Pablo Medina
Latin America Upstream Research Analyst
Wood Mackenzie

Deepwater, the Key to the Future of the Industry

Wed, 01/20/2016 - 13:22

The new reality of US$40-50/b is forecasted to remain, and in this likely scenario, Pablo Medina, Latin America Upstream Research Analyst at Wood Mackenzie, believes that “PEMEX’s survival will very much depend on its ability to adapt and upgrade its portfolio by focusing all of its attention on its core business areas”. In the previous market environment, it was compulsory for the national oil company to be an expert in all areas of the hydrocarbons industry, but the Energy Reform has wiped out this obligation. Medina sees three non-core upstream areas in the NOC’s operations.

“Given the fast growing amount of cheap gas imports from the US, it is not in PEMEX's best interest to continue its heavy investments in areas that produce non-associated gas such as Burgos, Lankahuasa, or Lakach,” he reasons. “The marginal fields in Tampico-Misantla, which represent the tail of PEMEX’s portfolio, are a good example of this. We already saw in R1-L03 that small companies are eager to access such assets. Finally, Chicontepec has yielded minimal production compared to the significant investment in the tight-oil play arena. PEMEX would be much better off establishing various partnerships with experienced tight-oil producers to unlock the field’s considerable resource base. A leaner PEMEX should focus on fields in shallow water and larger onshore fields, in both of which it has noteworthy experience.” In his mind, the NOC could gain the expertise it needs in deepwater projects through joint ventures in the long term, as it seeks to tap the tremendous potential of the deepwaters of the Gulf of Mexico.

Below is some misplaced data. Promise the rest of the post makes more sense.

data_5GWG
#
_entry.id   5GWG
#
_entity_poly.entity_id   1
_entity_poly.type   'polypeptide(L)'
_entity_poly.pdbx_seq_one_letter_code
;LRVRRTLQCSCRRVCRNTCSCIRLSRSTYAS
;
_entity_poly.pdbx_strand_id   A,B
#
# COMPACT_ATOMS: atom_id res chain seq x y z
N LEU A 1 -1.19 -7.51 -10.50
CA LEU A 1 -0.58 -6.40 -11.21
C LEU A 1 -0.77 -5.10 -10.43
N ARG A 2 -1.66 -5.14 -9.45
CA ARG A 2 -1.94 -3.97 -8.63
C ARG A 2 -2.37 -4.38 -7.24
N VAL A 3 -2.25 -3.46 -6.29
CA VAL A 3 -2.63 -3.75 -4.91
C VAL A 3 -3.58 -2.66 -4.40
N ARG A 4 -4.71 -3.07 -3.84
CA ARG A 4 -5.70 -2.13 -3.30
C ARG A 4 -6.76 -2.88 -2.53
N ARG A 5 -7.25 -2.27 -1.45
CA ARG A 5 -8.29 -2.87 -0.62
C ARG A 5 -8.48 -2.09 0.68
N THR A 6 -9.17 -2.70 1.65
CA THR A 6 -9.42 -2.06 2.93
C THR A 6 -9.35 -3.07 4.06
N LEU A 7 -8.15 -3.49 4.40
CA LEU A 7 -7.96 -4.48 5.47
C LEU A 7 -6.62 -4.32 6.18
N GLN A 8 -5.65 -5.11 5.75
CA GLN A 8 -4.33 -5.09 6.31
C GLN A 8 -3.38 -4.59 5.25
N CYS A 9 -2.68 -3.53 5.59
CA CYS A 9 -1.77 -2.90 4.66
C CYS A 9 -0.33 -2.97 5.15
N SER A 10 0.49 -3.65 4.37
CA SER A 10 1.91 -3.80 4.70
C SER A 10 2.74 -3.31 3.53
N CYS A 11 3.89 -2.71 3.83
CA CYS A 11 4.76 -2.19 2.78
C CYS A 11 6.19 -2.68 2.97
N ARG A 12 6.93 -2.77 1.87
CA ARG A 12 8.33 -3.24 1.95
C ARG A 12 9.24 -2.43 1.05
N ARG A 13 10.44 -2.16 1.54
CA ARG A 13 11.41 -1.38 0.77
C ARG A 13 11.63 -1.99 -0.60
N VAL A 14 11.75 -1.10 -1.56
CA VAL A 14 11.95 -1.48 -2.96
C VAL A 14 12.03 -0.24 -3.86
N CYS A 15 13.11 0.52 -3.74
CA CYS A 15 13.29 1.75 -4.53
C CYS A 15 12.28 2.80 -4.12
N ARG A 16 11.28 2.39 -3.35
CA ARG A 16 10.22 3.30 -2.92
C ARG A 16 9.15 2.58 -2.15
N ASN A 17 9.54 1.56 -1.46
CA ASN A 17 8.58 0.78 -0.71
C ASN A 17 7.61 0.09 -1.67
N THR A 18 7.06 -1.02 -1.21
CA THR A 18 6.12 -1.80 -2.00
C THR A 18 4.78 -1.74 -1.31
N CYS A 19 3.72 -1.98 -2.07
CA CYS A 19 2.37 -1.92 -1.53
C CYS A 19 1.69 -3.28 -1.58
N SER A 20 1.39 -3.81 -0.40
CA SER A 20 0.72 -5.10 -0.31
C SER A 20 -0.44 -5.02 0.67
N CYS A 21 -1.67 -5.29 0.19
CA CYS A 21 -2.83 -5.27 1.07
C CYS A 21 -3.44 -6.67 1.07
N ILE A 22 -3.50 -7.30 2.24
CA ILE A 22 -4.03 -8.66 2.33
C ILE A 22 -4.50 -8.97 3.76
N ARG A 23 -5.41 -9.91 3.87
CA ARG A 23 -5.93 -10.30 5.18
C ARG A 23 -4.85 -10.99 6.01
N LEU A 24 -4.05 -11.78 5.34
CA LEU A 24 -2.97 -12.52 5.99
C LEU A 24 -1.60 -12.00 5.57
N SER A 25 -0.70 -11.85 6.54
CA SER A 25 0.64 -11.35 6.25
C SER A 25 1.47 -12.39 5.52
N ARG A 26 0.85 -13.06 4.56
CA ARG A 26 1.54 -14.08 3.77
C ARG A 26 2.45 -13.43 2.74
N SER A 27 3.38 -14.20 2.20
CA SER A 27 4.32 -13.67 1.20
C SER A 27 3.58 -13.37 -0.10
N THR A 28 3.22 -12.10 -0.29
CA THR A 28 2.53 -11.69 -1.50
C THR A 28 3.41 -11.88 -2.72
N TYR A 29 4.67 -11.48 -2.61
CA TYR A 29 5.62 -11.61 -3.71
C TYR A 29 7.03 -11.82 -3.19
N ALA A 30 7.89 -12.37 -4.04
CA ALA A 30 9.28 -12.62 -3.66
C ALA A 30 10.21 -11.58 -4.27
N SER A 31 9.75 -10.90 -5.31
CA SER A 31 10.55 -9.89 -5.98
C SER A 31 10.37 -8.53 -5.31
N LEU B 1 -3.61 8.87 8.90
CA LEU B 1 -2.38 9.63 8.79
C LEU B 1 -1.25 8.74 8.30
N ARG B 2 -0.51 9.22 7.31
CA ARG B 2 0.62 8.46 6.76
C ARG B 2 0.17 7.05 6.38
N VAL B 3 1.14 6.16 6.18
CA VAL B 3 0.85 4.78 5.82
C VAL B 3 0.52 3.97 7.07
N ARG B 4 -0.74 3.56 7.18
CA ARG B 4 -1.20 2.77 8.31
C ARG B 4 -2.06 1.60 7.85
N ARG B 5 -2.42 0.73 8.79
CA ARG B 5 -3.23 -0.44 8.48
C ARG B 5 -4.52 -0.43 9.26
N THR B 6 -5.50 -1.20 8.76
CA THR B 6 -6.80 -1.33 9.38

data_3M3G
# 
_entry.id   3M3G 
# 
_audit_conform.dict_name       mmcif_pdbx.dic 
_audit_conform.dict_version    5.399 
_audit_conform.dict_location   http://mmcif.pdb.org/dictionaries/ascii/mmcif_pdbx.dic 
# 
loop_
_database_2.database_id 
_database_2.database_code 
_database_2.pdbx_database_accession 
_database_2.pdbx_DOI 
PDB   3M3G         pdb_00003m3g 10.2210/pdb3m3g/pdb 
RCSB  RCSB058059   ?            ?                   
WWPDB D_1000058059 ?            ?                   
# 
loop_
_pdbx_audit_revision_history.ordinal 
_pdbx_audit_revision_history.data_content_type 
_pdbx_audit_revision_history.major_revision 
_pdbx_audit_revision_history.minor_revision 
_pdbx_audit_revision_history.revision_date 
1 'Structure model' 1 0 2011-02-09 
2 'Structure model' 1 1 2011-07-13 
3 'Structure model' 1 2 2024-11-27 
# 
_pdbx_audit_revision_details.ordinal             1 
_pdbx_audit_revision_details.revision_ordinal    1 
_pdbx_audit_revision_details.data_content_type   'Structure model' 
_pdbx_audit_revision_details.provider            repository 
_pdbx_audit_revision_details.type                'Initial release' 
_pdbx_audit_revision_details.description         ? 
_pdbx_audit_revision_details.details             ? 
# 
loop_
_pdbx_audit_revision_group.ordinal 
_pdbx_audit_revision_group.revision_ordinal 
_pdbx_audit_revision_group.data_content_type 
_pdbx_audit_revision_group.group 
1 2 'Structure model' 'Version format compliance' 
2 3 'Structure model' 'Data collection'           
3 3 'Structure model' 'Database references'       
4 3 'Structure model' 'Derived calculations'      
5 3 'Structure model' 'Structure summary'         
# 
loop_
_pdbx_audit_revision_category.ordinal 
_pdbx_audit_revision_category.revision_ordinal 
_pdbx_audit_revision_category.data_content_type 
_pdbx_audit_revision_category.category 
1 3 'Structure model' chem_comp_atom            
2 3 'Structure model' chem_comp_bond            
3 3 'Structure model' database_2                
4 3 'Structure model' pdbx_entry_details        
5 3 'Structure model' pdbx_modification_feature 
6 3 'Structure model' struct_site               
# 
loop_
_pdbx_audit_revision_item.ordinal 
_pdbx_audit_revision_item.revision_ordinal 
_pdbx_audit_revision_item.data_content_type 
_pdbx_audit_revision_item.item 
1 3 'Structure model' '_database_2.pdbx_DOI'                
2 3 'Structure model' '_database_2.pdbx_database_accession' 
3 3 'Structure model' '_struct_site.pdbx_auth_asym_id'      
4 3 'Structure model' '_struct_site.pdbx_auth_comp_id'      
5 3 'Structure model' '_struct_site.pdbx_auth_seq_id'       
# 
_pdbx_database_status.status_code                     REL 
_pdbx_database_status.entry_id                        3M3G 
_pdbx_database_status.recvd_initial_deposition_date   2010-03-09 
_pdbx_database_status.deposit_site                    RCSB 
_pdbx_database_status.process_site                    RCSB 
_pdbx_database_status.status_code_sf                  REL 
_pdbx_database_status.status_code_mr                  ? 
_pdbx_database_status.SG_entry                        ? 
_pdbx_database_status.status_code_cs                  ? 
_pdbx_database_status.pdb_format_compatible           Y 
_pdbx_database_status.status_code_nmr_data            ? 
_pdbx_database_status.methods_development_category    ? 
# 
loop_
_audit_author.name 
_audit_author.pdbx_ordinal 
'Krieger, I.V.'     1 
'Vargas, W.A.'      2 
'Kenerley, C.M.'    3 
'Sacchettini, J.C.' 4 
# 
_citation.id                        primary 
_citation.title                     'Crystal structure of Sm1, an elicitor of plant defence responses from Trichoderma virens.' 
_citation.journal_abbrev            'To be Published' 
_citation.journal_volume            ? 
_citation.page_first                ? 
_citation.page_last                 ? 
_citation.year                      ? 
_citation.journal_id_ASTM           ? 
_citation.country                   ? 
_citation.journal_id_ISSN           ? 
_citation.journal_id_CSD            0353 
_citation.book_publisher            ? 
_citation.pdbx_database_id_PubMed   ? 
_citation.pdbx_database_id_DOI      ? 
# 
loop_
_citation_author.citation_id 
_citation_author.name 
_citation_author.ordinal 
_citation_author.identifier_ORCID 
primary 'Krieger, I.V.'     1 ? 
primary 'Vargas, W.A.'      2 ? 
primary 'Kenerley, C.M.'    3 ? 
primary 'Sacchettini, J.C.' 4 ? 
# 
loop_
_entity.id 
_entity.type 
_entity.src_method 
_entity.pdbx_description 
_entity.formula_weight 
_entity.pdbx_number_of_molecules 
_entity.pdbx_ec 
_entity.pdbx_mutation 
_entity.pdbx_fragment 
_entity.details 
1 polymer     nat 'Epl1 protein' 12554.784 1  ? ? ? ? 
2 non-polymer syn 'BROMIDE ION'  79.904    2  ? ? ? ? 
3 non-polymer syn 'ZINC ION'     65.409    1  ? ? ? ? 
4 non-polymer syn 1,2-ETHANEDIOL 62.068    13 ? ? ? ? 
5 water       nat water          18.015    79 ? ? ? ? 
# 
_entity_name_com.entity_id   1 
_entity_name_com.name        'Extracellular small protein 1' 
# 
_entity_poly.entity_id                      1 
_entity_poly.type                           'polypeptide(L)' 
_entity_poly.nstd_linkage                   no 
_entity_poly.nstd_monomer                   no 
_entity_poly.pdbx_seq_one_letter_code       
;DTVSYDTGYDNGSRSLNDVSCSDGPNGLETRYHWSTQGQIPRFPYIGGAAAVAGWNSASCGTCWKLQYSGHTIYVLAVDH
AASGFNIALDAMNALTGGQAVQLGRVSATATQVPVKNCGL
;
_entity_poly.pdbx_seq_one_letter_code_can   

“PEMEX’s involvement in the midstream could also be revised, given the company will become leaner, and in line with this change, will focus its attention on the upstream segment,” Medina adds. The NOC’s midstream presence has decreased both through the sale of stakes in important pipelines and as a result of CENAGAS’s takeover of many of its midstream assets. Medina also comments that the eventual liberalization of refined product prices may well force PEMEX to re-assess which markets are still attractive enough for it to participate in.

When asked about the different improvements that Mexico can expect from the upcoming deepwater bidding round, Medina talks about Round One’s biggest prize. “The untapped potential is immense,” he prompts doubtlessly. “On the US side of the Gulf of Mexico, no less than 1,200 deepwater exploratory wells have been drilled, but on the Mexican side, unfortunately there have been fewer than 40. The participation of the most experienced deepwater operators in R1-L04 will be vital for the new industry’s rapid development.” Nevertheless, he reminds that it is essential to take into consideration the long lead times typically involved in these projects, which he thinks will delay any contribution to Mexico's oil production until the mid-2020s at the earliest. While waiting for the impact of deepwater operations to reach the industry as well as the economy, Medina believes that results from farm-outs could fill the gap, considerably boosting production in the medium term.

Another industry impacted by the low price of oil is without a doubt the unconventional one, fields from which are expected to be tendered in R1-L05. Medina explains that the development of these resources will be challenging in the current environment, and points out that these plays have rarely taken off outside North America. He sees three main challenges to doing so in Mexico. “Firstly, the Central American country has mostly found non-associated gas, making it hard to compete against cost-efficient US gas imports. Secondly, logistics create an extremely adverse situation for the development of unconventional resources, particularly in the northern part of Mexico, because of the limited infrastructure and sparse water availability,” Medina lists. “Finally, security is an important concern in this region of Mexico, predominantly for smaller operators and service companies.” When prices rebound, however, he thinks the government could create economic incentives to attract companies to develop the country’s unconventional potential, avoiding onerous work commitments and tight timelines in order to attract the right type of players.